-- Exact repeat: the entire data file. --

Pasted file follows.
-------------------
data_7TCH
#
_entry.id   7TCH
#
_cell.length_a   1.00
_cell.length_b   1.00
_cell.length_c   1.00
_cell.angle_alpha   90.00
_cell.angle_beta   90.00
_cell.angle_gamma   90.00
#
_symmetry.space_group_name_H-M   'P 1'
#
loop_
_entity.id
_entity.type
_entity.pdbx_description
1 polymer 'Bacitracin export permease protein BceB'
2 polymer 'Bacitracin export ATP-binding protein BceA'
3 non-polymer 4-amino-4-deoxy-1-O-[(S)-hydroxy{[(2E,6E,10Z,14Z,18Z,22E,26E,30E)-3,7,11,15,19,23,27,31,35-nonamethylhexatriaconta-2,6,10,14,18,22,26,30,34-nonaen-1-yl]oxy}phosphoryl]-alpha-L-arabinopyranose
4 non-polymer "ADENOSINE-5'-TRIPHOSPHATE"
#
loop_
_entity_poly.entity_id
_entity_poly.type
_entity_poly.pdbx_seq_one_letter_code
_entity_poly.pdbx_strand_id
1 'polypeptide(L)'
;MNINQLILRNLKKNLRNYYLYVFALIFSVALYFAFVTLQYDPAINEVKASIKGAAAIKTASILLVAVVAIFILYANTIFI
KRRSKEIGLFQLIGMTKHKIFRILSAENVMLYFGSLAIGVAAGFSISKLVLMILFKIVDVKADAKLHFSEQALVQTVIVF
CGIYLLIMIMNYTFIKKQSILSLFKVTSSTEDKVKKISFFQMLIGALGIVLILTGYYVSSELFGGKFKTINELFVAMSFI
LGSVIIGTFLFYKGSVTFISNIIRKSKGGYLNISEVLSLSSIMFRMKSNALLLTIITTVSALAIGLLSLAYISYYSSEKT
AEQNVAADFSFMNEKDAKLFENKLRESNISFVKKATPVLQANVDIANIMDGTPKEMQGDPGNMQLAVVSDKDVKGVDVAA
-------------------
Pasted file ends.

data_7TCH
#
_entry.id   7TCH
#
_cell.length_a   1.00
_cell.length_b   1.00
_cell.length_c   1.00
_cell.angle_alpha   90.00
_cell.angle_beta   90.00
_cell.angle_gamma   90.00
#
_symmetry.space_group_name_H-M   'P 1'
#
loop_
_entity.id
_entity.type
_entity.pdbx_description
1 polymer 'Bacitracin export permease protein BceB'
2 polymer 'Bacitracin export ATP-binding protein BceA'
3 non-polymer 4-amino-4-deoxy-1-O-[(S)-hydroxy{[(2E,6E,10Z,14Z,18Z,22E,26E,30E)-3,7,11,15,19,23,27,31,35-nonamethylhexatriaconta-2,6,10,14,18,22,26,30,34-nonaen-1-yl]oxy}phosphoryl]-alpha-L-arabinopyranose
4 non-polymer "ADENOSINE-5'-TRIPHOSPHATE"
#
loop_
_entity_poly.entity_id
_entity_poly.type
_entity_poly.pdbx_seq_one_letter_code
_entity_poly.pdbx_strand_id
1 'polypeptide(L)'
;MNINQLILRNLKKNLRNYYLYVFALIFSVALYFAFVTLQYDPAINEVKASIKGAAAIKTASILLVAVVAIFILYANTIFI
KRRSKEIGLFQLIGMTKHKIFRILSAENVMLYFGSLAIGVAAGFSISKLVLMILFKIVDVKADAKLHFSEQALVQTVIVF
CGIYLLIMIMNYTFIKKQSILSLFKVTSSTEDKVKKISFFQMLIGALGIVLILTGYYVSSELFGGKFKTINELFVAMSFI
LGSVIIGTFLFYKGSVTFISNIIRKSKGGYLNISEVLSLSSIMFRMKSNALLLTIITTVSALAIGLLSLAYISYYSSEKT
AEQNVAADFSFMNEKDAKLFENKLRESNISFVKKATPVLQANVDIANIMDGTPKEMQGDPGNMQLAVVSDKDVKGVDVAA